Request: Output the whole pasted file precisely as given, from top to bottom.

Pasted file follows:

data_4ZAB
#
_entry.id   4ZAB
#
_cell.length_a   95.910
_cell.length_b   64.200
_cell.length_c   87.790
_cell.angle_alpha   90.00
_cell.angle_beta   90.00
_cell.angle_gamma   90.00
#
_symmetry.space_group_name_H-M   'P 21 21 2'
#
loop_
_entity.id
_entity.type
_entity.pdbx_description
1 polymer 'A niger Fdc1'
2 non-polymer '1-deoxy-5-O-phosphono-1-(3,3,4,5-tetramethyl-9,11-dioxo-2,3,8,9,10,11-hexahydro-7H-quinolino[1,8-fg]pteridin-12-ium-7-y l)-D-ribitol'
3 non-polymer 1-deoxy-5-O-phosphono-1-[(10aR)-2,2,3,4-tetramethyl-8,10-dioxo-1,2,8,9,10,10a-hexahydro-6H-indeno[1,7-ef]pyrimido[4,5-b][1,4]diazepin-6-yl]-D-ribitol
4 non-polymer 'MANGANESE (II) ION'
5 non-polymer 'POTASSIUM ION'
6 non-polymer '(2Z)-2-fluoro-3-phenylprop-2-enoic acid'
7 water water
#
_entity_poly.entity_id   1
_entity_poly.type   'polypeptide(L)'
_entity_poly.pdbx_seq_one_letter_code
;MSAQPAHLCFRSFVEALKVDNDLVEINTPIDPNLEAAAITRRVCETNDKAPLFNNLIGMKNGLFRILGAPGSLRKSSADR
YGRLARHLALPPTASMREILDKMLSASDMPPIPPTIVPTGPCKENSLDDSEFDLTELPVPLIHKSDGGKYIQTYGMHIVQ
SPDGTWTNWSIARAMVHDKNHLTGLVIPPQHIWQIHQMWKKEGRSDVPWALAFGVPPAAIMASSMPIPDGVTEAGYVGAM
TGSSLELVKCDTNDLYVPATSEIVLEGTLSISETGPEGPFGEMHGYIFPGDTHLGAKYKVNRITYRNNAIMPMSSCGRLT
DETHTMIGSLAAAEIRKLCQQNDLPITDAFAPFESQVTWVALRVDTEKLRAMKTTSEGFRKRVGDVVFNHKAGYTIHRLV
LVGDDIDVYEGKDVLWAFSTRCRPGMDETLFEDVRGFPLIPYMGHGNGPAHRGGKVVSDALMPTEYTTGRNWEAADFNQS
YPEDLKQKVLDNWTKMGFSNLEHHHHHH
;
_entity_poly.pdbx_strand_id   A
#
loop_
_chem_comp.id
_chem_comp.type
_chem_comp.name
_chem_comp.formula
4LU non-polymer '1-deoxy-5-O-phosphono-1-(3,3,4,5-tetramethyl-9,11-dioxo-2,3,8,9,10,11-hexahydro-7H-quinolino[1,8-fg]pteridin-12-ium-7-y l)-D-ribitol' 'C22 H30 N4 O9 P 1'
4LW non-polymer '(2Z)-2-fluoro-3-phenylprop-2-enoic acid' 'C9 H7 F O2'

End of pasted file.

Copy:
data_4ZAB
#
_entry.id   4ZAB
#
_cell.length_a   95.910
_cell.length_b   64.200
_cell.length_c   87.790
_cell.angle_alpha   90.00
_cell.angle_beta   90.00
_cell.angle_gamma   90.00
#
_symmetry.space_group_name_H-M   'P 21 21 2'
#
loop_
_entity.id
_entity.type
_entity.pdbx_description
1 polymer 'A niger Fdc1'
2 non-polymer '1-deoxy-5-O-phosphono-1-(3,3,4,5-tetramethyl-9,11-dioxo-2,3,8,9,10,11-hexahydro-7H-quinolino[1,8-fg]pteridin-12-ium-7-y l)-D-ribitol'
3 non-polymer 1-deoxy-5-O-phosphono-1-[(10aR)-2,2,3,4-tetramethyl-8,10-dioxo-1,2,8,9,10,10a-hexahydro-6H-indeno[1,7-ef]pyrimido[4,5-b][1,4]diazepin-6-yl]-D-ribitol
4 non-polymer 'MANGANESE (II) ION'
5 non-polymer 'POTASSIUM ION'
6 non-polymer '(2Z)-2-fluoro-3-phenylprop-2-enoic acid'
7 water water
#
_entity_poly.entity_id   1
_entity_poly.type   'polypeptide(L)'
_entity_poly.pdbx_seq_one_letter_code
;MSAQPAHLCFRSFVEALKVDNDLVEINTPIDPNLEAAAITRRVCETNDKAPLFNNLIGMKNGLFRILGAPGSLRKSSADR
YGRLARHLALPPTASMREILDKMLSASDMPPIPPTIVPTGPCKENSLDDSEFDLTELPVPLIHKSDGGKYIQTYGMHIVQ
SPDGTWTNWSIARAMVHDKNHLTGLVIPPQHIWQIHQMWKKEGRSDVPWALAFGVPPAAIMASSMPIPDGVTEAGYVGAM
TGSSLELVKCDTNDLYVPATSEIVLEGTLSISETGPEGPFGEMHGYIFPGDTHLGAKYKVNRITYRNNAIMPMSSCGRLT
DETHTMIGSLAAAEIRKLCQQNDLPITDAFAPFESQVTWVALRVDTEKLRAMKTTSEGFRKRVGDVVFNHKAGYTIHRLV
LVGDDIDVYEGKDVLWAFSTRCRPGMDETLFEDVRGFPLIPYMGHGNGPAHRGGKVVSDALMPTEYTTGRNWEAADFNQS
YPEDLKQKVLDNWTKMGFSNLEHHHHHH
;
_entity_poly.pdbx_strand_id   A
#
loop_
_chem_comp.id
_chem_comp.type
_chem_comp.name
_chem_comp.formula
4LU non-polymer '1-deoxy-5-O-phosphono-1-(3,3,4,5-tetramethyl-9,11-dioxo-2,3,8,9,10,11-hexahydro-7H-quinolino[1,8-fg]pteridin-12-ium-7-y l)-D-ribitol' 'C22 H30 N4 O9 P 1'
4LW non-polymer '(2Z)-2-fluoro-3-phenylprop-2-enoic acid' 'C9 H7 F O2'